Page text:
Cyber crime costs Australians $1.06 billion

Cyber crime costs Australians $1.06 billion

Security vendor’s report finds number of local victims hits five million

Cyber crime over the past 12 months has affected five million Australians and cost them $1.06 billion.

This finding comes via the 2013 Norton Report, which discovered that Australians are engaged in risky behaviour when using mobile devices and social media.

Over the 12 month period, 46 per cent of Australians admitted to being exposed to cyber crime, which typically cost the victim $201 per incident.

Symantec Pacific region vice president and managing director, Brenton Smith, said the results are due to cybercriminals shifting tactics as Australians are becoming clued up about scams.

“Cyber criminals also use tactics where there is a lower cost per head to victims, as they believe scams like these have a higher chance of escaping notice,” he said.

“Although the number of victims remains static, they are clearly still making money from online fraud.”

Awareness gap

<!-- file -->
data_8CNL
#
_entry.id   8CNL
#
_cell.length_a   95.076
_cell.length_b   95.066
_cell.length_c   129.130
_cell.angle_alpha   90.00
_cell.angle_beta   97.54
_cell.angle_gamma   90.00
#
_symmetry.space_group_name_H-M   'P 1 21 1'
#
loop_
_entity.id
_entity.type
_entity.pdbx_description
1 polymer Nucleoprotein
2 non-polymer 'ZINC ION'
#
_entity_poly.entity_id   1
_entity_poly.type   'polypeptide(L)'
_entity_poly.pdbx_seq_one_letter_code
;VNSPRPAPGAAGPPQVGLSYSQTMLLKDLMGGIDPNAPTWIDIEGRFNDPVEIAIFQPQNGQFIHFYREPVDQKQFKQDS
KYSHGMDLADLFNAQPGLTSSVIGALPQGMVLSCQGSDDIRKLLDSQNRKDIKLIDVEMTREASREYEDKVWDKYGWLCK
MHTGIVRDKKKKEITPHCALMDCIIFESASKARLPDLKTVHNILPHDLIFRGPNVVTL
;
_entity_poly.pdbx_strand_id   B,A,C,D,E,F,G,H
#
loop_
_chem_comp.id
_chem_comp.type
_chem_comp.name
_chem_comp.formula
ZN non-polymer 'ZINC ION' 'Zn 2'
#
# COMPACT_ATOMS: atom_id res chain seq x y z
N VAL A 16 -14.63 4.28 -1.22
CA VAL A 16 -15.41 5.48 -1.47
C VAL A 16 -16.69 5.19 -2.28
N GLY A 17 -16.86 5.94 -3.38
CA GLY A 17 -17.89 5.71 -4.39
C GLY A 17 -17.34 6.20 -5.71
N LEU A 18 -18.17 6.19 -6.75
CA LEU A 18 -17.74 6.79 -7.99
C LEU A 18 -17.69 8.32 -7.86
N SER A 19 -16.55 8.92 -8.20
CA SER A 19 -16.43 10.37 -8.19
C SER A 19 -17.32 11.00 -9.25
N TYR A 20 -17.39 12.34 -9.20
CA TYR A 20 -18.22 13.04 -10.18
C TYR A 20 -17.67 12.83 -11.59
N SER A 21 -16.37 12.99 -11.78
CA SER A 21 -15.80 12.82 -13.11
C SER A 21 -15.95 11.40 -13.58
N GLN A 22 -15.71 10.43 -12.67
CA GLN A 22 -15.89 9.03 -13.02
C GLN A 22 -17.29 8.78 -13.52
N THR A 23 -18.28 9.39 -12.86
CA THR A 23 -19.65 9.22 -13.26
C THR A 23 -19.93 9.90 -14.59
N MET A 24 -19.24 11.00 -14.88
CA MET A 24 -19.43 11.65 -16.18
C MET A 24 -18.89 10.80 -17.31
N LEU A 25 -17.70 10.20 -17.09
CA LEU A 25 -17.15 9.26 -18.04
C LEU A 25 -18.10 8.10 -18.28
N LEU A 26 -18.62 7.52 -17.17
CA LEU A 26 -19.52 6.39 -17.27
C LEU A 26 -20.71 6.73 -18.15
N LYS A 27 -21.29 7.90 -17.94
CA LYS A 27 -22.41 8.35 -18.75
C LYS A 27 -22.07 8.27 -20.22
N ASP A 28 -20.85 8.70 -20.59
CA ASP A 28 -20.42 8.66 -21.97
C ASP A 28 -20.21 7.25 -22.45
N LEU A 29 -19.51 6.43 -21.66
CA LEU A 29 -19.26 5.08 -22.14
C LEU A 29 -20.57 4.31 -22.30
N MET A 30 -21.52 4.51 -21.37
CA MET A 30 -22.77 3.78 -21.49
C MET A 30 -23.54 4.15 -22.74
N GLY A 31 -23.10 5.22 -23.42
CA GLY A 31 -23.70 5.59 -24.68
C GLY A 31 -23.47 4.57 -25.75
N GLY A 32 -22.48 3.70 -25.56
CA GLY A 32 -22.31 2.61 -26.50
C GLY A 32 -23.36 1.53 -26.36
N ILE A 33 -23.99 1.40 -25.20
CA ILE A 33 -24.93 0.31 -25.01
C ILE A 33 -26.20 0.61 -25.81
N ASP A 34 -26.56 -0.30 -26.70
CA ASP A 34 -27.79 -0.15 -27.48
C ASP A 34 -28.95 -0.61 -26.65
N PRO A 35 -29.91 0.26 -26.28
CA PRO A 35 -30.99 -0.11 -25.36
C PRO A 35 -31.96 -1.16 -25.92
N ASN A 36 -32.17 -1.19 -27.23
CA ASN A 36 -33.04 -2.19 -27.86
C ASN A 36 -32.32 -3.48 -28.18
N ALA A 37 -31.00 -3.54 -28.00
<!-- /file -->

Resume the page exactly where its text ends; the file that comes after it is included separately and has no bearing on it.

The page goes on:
While the number of victims is not encouraging, Smith said the cost of cybercrime in Australia declined this year when compared to the $1.65 billion recorded last year.

While globally the number has risen over the past year, report found that 57 per cent of local mobile device users have not heard of security solutions for mobile devices.

Smith said this highlights a need for Australians to be educated about why information and identities need to be protected across all connected devices.

“In the past 12 months, 32 per cent of Australian smartphone users having experienced mobile cyber crime,” he said.

With 21 per cent of respondents admitting to having their mobile device lost or stolen, Smith said a lax attitude to mobile security is putting digital identities at risk.

“While adoption of mobile devices is high, willingness to take precautions against threats is low,” he said.

Another key finding was that approximately 50 per cent of Australians use their personal device for both work and play, and 55 per cent view online file storage as being safe.

Patrick Budmar covers consumer and enterprise technology breaking news for IDG Communications. Follow Patrick on Twitter at @patrick_budmar.

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